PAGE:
What a Welcome!

Back in Eagle Rock for a brief visit and Friday, my first day back, I was greeted with many positive sights, making me optimistic for a safer, livelier, more active, and more pleasant neighborhood environment. Here’s what I saw:

Just five minutes into my walk and I saw some kids with active transportation: skateboard and bicycle

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Alleys Rock! From Colorado to Yosemite!

I find myself increasingly fascinated with the alleys of Eagle Rock. They are not so numerous but there are definitely enough of them for me to notice. Lately I have thought that if slightly reconfigured, some of Eagle Rock’s alleys can resemble Dutch bicycle streets. Dutch bicycle streets are narrow roads where cars and bikes share but cars are not allowed to pass cyclists and must go slow, partially because the conditions cannot accommodate speed. Sometimes there are diverters but most importantly the streets are often too slow and too narrow for a car to use it to bypass traffic. Bicycle streets are also frequently residential streets and perhaps more relatable to the Bicycle Boulevard concept pioneered in cities like Portland and Berkeley. If some of Eagle Rock’s alleys/parking lots were converted to Bicycle Streets I think cycling would be even more attractive in this town.

This being Eagle Rock, I spotted two friends while filming so you will hear me say ‘hey’ twice. Once to the banana-man and then again to a dark clad guy in the Super A parking lot. Throughout this day I also saw my ERHS counselor, a former classmate in his car, and was treated very kindly by the staff at Corner Pizzeria upon my first visit (I didn’t order anything, the friend I was with did). It is this kind of interaction I have while cycling or walking that can never be rivaled by car travel and leaves me confident that Eagle Rock remains a small town despite its spike in popularity.

In this video I mostly go through parking lots, but the feel is still very much like an alley. I also find myself thinking at times if we don’t stop the additions of surface parking lots, or amend parking requirements, perhaps parking can be planned so that a bike path is fit in. And if a street is completely lined with parking, it would be nice if there were  a safe, direct path for cyclists to take like in this video.

Any thoughts?

A More Pedestrian and Bike Friendly Yosemite Drive: Part 2

Note: In my part one post for how to make Yosemite safer I suggested some kind of barrier for private auto use yet still allowing buses and emergency vehicles to pass.  If that is wanting too much, I still think there is much which can be done to improve the safety of the many pedestrians that use this street. Simply lowering the speed limit is about the cheapest way LADOT can promote safety for all. Here in part two I would mainly like to address speeds along Yosemite Drive.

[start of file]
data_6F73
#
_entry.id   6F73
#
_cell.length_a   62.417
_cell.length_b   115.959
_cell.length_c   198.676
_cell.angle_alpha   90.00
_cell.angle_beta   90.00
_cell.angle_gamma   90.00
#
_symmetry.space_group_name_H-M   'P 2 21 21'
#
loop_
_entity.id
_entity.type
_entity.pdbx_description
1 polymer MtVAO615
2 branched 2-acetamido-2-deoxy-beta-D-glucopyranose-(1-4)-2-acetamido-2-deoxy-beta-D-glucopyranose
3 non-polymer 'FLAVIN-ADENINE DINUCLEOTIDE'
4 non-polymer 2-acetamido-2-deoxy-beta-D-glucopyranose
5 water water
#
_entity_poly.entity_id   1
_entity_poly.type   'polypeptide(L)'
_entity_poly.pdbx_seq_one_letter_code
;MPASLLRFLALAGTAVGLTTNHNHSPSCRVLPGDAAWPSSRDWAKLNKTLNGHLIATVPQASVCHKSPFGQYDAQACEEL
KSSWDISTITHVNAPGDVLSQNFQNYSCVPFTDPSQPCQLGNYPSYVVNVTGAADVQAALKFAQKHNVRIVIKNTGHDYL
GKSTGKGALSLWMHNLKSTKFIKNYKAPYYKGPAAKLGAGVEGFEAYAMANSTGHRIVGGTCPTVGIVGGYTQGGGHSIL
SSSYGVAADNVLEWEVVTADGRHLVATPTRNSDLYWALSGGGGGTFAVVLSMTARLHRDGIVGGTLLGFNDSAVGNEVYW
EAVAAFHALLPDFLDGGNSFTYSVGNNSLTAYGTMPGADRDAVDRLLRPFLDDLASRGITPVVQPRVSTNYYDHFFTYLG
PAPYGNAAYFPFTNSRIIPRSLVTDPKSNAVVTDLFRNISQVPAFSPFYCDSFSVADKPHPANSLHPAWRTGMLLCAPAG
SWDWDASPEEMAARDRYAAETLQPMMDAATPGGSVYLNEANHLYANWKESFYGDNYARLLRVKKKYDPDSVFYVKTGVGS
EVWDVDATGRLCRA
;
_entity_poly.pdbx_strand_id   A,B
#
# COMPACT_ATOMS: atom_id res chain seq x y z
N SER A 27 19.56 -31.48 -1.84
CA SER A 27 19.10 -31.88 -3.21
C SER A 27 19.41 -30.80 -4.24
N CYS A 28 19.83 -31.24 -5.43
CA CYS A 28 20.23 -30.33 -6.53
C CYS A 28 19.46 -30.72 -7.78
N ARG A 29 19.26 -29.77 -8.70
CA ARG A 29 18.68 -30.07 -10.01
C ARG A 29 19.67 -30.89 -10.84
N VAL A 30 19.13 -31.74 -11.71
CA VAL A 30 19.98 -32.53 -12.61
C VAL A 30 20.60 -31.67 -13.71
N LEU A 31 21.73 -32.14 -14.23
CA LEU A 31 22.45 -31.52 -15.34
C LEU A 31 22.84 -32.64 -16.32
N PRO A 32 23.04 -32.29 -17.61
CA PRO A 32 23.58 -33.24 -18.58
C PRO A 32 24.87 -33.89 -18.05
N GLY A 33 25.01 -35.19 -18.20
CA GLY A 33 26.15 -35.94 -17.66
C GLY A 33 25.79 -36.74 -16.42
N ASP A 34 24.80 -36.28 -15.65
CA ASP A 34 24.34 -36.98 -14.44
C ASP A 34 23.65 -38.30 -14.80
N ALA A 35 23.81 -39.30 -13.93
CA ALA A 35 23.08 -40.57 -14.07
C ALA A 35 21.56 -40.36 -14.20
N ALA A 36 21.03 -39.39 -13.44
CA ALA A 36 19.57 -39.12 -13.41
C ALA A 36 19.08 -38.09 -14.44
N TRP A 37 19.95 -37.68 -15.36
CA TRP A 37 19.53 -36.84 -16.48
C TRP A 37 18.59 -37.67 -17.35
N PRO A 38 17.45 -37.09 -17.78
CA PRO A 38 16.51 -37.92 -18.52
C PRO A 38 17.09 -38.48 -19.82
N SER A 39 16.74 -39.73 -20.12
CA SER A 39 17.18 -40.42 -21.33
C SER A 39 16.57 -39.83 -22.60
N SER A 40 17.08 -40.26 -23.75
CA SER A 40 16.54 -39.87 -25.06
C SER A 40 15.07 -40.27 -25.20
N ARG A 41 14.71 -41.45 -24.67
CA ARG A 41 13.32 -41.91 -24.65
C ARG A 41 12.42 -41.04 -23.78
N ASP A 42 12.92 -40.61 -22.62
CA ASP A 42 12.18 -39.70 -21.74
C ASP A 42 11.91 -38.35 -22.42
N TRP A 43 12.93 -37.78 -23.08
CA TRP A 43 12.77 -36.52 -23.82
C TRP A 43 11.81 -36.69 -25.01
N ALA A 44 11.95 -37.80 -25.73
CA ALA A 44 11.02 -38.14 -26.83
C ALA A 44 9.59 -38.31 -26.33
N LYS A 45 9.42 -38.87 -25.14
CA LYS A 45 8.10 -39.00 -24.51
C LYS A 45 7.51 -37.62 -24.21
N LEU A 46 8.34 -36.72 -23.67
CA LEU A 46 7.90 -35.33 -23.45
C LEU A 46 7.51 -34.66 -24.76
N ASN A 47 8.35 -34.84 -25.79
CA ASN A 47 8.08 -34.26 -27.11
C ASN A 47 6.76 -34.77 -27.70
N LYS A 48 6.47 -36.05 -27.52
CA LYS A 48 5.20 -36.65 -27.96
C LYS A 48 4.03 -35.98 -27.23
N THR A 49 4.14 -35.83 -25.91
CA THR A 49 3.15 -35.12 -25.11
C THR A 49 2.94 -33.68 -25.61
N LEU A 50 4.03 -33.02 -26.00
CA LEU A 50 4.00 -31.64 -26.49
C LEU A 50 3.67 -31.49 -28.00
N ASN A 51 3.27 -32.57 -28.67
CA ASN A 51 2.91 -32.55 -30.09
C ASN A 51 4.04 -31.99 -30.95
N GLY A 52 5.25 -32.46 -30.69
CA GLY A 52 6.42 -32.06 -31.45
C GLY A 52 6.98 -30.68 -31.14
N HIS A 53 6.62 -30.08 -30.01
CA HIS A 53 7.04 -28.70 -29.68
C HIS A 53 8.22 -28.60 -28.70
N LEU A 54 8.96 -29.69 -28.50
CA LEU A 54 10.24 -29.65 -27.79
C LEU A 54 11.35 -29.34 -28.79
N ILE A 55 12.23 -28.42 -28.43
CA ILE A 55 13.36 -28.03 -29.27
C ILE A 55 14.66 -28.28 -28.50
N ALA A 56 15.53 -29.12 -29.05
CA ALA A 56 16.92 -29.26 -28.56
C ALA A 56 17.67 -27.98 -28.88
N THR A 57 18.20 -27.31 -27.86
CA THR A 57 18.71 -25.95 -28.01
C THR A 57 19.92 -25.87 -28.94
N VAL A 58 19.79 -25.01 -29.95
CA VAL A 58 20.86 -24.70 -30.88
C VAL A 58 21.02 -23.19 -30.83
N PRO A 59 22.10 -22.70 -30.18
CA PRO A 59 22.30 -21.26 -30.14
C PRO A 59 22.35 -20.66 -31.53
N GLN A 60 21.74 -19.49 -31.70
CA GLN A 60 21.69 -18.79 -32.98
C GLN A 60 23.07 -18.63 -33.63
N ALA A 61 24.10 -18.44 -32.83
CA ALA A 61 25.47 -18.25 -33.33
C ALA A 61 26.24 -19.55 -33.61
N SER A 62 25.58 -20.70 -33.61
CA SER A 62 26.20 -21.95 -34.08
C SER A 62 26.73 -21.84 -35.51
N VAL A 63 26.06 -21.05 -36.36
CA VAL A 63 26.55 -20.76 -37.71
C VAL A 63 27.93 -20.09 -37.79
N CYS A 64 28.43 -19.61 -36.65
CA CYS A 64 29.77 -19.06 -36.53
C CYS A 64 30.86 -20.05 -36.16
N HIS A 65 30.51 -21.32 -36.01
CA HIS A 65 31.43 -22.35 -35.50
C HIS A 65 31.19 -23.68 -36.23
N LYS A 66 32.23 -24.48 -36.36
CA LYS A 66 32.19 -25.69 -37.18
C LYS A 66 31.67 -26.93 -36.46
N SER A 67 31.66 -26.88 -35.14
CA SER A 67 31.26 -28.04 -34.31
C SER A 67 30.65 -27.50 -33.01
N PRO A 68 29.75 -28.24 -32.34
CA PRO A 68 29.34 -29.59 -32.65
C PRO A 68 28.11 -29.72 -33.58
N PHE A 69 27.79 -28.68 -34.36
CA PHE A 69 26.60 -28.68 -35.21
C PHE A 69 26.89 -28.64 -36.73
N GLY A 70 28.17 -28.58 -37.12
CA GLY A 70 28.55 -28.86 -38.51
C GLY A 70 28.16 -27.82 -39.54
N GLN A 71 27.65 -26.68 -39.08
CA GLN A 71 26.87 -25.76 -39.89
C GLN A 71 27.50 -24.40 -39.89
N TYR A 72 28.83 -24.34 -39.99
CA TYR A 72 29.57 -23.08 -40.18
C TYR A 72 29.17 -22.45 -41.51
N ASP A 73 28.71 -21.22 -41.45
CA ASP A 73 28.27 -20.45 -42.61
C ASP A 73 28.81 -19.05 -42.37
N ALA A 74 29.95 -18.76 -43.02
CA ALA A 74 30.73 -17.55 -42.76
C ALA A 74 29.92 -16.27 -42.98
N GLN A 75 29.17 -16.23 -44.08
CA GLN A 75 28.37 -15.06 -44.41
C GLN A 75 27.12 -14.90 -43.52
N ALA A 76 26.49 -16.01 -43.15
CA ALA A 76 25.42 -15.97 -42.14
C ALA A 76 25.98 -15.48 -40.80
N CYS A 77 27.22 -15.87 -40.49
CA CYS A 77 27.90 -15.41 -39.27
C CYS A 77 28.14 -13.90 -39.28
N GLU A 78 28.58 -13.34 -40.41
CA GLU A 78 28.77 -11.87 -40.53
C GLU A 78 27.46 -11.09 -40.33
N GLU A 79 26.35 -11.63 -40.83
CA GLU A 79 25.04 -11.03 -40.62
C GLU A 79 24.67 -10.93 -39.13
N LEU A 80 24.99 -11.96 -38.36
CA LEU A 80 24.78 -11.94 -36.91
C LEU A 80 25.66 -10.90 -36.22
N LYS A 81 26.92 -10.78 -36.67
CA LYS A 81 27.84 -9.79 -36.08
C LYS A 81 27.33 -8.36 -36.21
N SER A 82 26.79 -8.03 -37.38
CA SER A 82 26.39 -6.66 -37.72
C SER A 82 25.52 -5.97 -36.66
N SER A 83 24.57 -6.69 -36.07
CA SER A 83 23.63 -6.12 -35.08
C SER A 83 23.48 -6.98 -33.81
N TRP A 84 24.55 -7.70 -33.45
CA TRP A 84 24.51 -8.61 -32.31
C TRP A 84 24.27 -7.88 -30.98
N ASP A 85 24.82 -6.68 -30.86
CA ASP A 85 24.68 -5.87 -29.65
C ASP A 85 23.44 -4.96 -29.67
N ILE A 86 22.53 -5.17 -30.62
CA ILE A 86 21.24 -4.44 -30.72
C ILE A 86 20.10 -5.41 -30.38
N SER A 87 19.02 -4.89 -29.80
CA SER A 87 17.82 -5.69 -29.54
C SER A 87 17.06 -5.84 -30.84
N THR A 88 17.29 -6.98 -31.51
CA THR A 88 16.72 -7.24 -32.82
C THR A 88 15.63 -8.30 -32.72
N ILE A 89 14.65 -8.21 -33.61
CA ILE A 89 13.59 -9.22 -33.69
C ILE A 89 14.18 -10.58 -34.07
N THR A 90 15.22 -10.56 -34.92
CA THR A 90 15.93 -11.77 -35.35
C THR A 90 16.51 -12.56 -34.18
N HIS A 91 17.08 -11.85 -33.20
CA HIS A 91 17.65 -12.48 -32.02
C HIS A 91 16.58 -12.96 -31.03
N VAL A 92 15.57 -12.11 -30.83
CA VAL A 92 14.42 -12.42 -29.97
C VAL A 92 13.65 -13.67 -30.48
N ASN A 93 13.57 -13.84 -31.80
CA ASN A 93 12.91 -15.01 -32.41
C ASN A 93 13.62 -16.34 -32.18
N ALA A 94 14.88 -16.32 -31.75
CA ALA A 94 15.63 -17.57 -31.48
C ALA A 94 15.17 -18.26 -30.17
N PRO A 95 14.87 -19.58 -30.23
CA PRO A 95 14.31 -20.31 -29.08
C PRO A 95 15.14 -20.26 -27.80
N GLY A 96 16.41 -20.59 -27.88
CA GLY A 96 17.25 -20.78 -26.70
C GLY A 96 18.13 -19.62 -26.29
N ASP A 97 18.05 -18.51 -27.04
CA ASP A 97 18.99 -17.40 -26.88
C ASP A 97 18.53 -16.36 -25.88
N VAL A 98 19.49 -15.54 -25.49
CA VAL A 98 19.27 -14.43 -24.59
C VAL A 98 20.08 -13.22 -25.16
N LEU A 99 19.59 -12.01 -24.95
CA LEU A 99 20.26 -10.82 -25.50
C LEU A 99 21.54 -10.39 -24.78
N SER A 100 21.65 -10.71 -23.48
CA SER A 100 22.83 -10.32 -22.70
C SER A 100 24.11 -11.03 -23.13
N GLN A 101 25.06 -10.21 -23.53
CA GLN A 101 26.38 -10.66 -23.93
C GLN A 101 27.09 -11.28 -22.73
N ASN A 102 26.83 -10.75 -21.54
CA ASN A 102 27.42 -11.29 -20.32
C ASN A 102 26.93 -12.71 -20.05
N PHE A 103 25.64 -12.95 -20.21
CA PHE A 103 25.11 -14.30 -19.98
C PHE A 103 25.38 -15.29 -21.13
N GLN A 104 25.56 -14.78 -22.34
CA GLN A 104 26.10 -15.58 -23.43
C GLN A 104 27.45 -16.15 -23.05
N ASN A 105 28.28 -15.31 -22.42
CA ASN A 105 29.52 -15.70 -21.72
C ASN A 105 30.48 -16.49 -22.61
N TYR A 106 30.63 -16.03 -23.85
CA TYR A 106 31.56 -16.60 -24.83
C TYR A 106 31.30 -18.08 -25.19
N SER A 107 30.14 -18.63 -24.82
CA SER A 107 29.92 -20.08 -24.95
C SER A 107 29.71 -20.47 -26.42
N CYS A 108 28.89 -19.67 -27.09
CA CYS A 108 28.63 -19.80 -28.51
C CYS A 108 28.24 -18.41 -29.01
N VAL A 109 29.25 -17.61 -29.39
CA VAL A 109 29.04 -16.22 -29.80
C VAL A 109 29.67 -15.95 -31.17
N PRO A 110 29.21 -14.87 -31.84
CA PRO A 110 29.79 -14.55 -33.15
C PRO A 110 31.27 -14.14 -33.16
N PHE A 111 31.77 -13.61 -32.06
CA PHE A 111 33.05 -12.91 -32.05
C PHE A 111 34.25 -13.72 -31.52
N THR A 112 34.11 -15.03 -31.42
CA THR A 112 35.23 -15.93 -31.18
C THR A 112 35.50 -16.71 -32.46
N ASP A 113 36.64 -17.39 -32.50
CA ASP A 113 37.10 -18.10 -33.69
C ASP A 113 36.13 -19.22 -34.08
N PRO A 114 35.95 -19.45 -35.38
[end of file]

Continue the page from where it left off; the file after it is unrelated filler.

What comes to mind when you think of Yosemite Drive?

Eagle Rock High School? Yosemite Park? Bilo’s Liquor Store? The Teen Rock Center? Fraternal Order of Eagles Center? 181 bus route? Rockdale Elementary? Connects North Figueroa Street to Eagle Rock Boulevard? Adjacent to Eagle Rock Elementary? a predominately residential street?

I personally have memories of cross country and track practice, running along Yosemite before navigating other streets to get to ideal streets for running, like Hill Drive or La Loma. I also think of walking or biking to and from a friend’s house.

Do you think of the street as one suitable for a 35mph street limit?

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A More Pedestrian and Bike Friendly Yosemite Drive: Part 1

I hope to add a part two, perhaps part three in this series of ‘How to improve Yosemite Drive’.

Just a Note: In my posts where I re-imagine streets explaining the current situation always sounds similar, LA has long favored private car transportation over any other kind of travel and to no surprise, the streets reflect this car love. What we are constantly faced with day in and day out are streets that more resemble race tracks and anyone daring to cross a street or just get close better be careful. I know it can take a lot to change habits and standards,  but these kind of posts are fun ways to imagine “what if”. This isn’t quite escapism, I just want to show how there are several ways we can reconfigure our otherwise “one size fits all” way of making streets. Having said that…. enjoy!

Dear Readers,
I have recently been interested in obsessed with re-imagining our streets as a better place to walk and bike, but can you blame me? One would think that will so much packed into The Rock we wouldn’t have such a massive reliance on cars but we do! The furthest distance anyone needs to travel in our town, from end to end, is about 3.5 miles (this is the approximate distance from Delevan Elementary to Eagle Rock Park). This is the absolute longest distance any single one-way trip can be in Eagle Rock taking a direct route. Why are the majority of trips still made by car?

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